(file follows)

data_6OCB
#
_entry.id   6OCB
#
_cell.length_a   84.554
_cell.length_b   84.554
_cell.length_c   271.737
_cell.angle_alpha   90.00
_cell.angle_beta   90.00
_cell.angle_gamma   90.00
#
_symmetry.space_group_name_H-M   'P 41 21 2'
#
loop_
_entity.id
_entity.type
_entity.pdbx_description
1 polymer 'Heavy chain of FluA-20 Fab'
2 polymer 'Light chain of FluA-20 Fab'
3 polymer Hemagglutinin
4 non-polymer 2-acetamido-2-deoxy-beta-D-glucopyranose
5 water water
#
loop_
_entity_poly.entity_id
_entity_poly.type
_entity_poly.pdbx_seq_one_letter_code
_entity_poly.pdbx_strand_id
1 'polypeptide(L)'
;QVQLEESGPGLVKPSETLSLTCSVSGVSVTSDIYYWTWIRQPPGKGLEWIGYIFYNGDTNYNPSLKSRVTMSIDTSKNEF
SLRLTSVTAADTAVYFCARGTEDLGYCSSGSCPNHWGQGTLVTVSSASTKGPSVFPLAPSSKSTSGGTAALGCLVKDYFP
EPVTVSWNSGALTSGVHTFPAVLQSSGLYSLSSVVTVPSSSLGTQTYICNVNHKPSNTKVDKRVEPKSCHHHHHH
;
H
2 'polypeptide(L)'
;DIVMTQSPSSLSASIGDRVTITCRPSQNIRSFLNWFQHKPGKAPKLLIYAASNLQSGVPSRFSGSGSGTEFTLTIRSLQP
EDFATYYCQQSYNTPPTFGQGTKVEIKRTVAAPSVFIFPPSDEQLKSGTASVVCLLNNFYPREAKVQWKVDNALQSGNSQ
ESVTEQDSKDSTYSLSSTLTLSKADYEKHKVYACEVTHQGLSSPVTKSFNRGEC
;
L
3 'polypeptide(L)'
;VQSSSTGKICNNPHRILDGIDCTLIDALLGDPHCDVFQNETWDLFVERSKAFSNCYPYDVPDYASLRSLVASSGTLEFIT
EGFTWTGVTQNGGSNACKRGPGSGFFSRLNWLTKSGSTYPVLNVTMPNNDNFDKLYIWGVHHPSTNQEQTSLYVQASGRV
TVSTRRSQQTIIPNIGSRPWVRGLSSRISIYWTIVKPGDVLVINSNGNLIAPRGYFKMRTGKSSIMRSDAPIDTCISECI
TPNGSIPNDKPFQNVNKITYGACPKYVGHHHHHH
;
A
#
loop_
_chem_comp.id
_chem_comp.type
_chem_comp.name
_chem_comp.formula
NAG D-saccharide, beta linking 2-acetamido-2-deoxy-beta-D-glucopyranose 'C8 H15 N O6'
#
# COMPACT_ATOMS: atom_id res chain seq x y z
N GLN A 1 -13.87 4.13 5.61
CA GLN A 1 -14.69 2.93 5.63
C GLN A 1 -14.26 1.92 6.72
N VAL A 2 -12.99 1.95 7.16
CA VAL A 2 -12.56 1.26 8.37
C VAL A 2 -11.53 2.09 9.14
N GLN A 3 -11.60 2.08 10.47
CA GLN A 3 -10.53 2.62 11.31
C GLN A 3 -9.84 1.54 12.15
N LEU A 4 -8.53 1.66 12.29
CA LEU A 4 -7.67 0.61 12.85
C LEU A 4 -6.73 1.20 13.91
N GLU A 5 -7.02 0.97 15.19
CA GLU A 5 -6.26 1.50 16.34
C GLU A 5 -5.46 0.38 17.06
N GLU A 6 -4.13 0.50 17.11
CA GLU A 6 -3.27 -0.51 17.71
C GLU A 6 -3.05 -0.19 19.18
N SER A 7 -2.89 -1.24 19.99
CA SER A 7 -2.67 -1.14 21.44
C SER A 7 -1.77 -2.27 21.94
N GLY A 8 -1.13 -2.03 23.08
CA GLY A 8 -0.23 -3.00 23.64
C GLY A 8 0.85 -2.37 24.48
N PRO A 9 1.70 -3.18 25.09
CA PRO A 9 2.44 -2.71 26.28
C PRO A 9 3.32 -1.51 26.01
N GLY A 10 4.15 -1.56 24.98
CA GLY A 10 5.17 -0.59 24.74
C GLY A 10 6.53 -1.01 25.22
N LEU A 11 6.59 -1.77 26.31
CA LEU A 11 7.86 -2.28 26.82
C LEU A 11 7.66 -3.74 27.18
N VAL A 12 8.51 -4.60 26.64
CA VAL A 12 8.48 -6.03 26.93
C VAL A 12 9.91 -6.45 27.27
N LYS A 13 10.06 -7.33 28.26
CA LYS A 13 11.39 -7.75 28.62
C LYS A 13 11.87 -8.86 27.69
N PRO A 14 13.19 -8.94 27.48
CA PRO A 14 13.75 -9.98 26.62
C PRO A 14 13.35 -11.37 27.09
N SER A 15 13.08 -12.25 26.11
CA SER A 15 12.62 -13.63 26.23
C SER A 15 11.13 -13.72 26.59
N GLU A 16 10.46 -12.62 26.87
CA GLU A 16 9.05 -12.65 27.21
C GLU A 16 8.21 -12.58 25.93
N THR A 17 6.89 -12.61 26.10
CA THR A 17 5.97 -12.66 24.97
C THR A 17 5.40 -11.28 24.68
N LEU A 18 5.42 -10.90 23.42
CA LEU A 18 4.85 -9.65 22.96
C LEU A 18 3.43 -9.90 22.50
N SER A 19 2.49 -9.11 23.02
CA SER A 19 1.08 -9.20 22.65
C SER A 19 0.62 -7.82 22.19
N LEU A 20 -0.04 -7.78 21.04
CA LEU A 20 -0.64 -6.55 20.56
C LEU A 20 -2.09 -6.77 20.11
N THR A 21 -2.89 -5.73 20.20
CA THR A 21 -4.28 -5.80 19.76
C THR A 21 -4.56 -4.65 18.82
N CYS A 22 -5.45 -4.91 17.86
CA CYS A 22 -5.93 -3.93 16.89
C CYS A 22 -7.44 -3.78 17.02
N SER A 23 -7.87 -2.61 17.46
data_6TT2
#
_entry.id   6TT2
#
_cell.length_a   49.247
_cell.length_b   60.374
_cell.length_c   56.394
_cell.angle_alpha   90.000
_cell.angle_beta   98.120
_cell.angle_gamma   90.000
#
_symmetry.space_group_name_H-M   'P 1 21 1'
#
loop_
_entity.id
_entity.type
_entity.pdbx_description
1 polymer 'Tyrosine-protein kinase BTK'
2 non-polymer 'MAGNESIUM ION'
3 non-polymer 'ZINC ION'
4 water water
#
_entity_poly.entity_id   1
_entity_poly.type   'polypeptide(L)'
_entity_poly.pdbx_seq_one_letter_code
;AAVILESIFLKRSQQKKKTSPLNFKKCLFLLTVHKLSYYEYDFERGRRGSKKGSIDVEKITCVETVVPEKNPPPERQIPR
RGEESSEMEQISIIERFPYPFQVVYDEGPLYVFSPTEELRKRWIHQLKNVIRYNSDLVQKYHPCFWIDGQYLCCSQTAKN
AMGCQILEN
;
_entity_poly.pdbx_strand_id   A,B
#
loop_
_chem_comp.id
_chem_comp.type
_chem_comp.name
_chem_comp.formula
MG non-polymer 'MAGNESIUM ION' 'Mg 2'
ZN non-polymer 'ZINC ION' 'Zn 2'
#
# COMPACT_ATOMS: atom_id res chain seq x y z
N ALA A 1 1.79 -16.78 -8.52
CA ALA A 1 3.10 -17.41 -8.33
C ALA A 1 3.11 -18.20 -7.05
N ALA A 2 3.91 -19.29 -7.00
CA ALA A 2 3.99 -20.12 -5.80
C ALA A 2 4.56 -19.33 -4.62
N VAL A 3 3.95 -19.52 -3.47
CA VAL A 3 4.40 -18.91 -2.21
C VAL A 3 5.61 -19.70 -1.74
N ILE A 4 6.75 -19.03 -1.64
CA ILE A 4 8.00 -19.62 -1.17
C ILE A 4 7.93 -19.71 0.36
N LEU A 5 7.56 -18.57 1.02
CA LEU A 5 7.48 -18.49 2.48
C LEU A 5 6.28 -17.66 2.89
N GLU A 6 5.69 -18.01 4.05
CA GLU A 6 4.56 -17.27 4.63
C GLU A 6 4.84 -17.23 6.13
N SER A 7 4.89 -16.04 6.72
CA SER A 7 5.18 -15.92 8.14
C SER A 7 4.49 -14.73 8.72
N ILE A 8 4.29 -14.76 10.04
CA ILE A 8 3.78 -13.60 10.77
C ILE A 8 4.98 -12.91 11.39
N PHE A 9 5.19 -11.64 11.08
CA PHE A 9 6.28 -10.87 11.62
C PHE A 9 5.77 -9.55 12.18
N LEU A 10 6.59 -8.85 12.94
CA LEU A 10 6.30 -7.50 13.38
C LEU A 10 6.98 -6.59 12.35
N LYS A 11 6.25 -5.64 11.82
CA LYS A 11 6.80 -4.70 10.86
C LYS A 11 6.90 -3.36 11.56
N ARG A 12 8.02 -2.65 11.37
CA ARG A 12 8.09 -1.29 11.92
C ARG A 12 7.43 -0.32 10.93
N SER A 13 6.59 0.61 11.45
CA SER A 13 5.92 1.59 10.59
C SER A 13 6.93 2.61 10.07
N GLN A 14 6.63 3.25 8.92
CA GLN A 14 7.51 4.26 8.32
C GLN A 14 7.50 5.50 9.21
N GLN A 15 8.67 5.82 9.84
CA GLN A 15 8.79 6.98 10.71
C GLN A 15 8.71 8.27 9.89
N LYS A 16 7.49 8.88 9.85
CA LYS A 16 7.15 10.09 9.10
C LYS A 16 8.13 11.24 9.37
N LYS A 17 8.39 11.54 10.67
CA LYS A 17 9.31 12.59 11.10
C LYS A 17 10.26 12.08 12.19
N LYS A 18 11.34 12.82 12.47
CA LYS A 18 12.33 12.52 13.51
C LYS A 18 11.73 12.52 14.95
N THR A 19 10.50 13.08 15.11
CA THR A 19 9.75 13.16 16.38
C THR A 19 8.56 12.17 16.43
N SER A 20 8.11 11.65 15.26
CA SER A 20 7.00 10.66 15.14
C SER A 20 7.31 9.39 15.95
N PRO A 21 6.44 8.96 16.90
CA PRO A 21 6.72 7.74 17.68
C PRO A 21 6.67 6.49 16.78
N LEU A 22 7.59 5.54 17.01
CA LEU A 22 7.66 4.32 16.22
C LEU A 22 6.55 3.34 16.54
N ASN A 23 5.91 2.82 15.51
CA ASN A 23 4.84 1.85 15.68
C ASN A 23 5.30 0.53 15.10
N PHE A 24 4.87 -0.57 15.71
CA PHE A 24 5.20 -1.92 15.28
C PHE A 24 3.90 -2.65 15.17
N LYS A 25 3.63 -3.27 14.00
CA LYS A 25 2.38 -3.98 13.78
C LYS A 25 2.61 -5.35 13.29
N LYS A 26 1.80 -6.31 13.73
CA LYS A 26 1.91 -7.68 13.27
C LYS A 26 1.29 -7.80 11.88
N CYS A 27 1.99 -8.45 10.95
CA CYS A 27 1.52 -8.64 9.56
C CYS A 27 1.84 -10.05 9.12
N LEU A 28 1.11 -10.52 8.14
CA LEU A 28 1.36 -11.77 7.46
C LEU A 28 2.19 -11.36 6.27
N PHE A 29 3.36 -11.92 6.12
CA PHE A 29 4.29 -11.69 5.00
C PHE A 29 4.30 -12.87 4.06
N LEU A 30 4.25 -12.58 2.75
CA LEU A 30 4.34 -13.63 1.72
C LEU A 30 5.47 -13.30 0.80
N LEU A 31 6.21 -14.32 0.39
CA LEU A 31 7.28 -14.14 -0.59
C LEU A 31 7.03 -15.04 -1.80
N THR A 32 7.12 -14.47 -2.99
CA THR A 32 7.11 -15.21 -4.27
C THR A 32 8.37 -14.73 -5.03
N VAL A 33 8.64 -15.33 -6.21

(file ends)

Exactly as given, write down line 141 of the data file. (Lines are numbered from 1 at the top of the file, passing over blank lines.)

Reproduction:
1 polymer 'Tyrosine-protein kinase BTK'